Archive for the 'alumnus' Category

Dec 07 2016

Setbacks into Setups: What It’s Like Being a Woman in Technology

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[This is a post by Tennessee Tech Computer Science Alumna Mary Prince.]

I didn’t know what being a woman in technology really meant until I entered college. I knew Computer Science was considered nontraditional for a girl to pursue and it’s part of the reason why I received a scholarship, but to be honest I didn’t think much about it. I grew up with many computers in my house and all I knew was that I liked how I could be creative with technology and I wanted to have a career that involved technology in some way.

Fast forward to my first week of college and I have to admit, I was a little shocked. Sitting in 60-person class with all guys and 5 or less girls is intimidating. I went to a small high school in a rural town and just merely sitting in a class with this many people was strange to me. As that Intro to Programming class got into gear, I started to wonder if I was cut out for this major. I felt so behind compared to everyone else in class and I struggled. Not only was I struggling with the material but I was struggling with my confidence too. I felt like I needed to prove myself and show I was capable of the same skills to this class full of guys. Somehow, I passed that Intro to Programming class but I was in for an even harder course: Dr. Boshart’s Data Structures class (this is where the setbacks truly begin).


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Nov 30 2016

Opening unexpected doors

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I have learned an important truth that I like to share with students considering a career in computer science – that a career in computer science can mean a career in almost anything. Computers are everywhere and a part of everything, so there are probably careers that combine computer science with almost any other interest or passion that you have. This is important to me for two reasons – first, because I think far too few students really understand how much of the interesting work in the world today is occurring at the intersection of computer science and some other field (science, engineering, medicine, pharmacology, insurance, manufacturing, and even the humanities) and second, because my life has been profoundly shaped by the accidental discovery of a just such a passion that I continue to combine with computer science.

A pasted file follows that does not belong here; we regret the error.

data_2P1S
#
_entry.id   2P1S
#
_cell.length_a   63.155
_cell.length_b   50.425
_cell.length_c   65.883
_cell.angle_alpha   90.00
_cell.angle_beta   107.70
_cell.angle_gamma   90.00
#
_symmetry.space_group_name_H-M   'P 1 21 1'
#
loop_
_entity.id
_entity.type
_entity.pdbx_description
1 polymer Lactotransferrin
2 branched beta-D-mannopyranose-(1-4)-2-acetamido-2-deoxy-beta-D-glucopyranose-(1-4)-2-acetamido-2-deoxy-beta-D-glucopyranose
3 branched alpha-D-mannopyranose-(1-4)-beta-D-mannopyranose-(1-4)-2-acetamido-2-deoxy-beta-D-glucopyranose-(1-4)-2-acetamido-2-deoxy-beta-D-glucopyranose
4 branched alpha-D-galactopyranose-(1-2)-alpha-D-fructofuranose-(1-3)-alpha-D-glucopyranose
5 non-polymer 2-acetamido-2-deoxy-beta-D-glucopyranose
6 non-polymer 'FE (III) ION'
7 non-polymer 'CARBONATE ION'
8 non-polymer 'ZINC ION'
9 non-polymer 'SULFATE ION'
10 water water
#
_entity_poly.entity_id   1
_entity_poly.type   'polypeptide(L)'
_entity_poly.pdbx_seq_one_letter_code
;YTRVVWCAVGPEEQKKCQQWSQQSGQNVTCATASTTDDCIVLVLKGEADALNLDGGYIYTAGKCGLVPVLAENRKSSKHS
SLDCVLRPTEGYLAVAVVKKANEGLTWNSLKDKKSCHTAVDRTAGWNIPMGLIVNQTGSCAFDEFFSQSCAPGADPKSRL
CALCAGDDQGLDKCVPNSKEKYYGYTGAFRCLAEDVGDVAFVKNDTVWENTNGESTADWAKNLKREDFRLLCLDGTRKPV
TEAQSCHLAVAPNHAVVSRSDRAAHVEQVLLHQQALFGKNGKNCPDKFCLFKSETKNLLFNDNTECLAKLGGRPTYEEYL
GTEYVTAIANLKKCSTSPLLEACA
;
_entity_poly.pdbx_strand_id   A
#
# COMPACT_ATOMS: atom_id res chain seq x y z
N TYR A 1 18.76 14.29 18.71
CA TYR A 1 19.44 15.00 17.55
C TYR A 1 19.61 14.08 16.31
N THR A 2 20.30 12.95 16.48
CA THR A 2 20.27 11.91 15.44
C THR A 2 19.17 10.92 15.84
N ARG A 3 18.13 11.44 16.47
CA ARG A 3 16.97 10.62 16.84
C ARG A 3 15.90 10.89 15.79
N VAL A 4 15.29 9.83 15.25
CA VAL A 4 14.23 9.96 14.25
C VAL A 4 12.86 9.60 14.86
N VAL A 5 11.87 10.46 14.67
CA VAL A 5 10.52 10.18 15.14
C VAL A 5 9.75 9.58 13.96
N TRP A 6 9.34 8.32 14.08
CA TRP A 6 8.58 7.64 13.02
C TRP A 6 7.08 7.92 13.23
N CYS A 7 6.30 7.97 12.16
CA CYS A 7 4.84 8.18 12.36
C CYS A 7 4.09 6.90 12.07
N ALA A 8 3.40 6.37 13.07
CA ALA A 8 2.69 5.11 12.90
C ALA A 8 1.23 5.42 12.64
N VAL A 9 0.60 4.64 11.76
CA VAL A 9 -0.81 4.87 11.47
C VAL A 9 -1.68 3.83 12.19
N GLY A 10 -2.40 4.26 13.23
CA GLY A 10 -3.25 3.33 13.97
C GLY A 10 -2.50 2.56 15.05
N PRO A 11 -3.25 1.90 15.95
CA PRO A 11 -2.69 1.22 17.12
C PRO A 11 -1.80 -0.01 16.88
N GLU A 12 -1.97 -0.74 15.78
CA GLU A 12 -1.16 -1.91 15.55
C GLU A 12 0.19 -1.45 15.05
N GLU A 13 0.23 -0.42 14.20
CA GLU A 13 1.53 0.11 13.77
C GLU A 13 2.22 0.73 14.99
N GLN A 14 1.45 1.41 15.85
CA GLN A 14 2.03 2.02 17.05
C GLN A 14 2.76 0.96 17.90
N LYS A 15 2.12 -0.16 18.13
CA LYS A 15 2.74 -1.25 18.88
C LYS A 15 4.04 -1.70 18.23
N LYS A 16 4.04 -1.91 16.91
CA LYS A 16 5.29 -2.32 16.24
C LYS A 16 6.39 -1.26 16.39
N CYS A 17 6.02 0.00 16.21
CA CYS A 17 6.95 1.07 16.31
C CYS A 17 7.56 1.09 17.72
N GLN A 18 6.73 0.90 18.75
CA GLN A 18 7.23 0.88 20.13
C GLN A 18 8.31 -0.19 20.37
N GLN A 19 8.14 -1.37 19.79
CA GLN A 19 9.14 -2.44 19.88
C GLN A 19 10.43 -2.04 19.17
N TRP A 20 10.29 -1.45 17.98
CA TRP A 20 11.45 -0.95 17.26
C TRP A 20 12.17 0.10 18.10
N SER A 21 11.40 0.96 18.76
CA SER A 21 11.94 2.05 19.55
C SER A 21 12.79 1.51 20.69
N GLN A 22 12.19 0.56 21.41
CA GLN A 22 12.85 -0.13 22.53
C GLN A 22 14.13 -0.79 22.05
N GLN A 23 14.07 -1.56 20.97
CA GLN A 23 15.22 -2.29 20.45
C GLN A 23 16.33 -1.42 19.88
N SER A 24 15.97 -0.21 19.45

Photo by Javier Rodriguez Rodriguez (Creative Commons Attribution-Share Alike 3.0)

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Nov 16 2016

I was guilty of blinking text.

Published by under alumnus,faculty

I have worked in a library for nearly 19 years but I’m not a librarian.  I began working at the Putnam County library doing typical library stuff – shelving books, checking books in, checking them out, helping with random questions, and learning how to “deal” with every personality (and mental disease) known to man.  Once my supervisor found out I was working on my Computer Science degree she allowed me to work on the library’s website.  My first website was so very hideous!  It was all about how many new cool things I could do!  I created it in Microsoft FrontPage (discontinued WYSIWYG HTML editor) which allowed me to easily apply over 1000 different background images, moving Gifs, blinking text, fancy trailing pointer movement, and neon colors.  Ok – so I am exaggerating a little (but really….it was bad).

April Crockett at the Putnam County Library

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Sep 04 2016

Starting My 24th Year at Tennessee Tech

Published by under alumnus,faculty,student

Hi!  This is my first ever blog post. I have written articles for newsletters, conferences, and journals, but had never written a blog post until today.

It is hard to believe that I have been teaching in the Department of Computer Science since August of 1993! I am beginning my twenty-fourth academic year of full-time teaching.  All my colleagues from that first 1993-1994 school year are no longer working in Bruner Hall, due to retirements or professional moves.  When I first started teaching at TTU, I was only about 4 years older than the seniors; now a lot of the freshmen were born in 1998. The new students take for granted a lot of things that are technological advances to me. They have never known life without the World Wide Web or smartphones.

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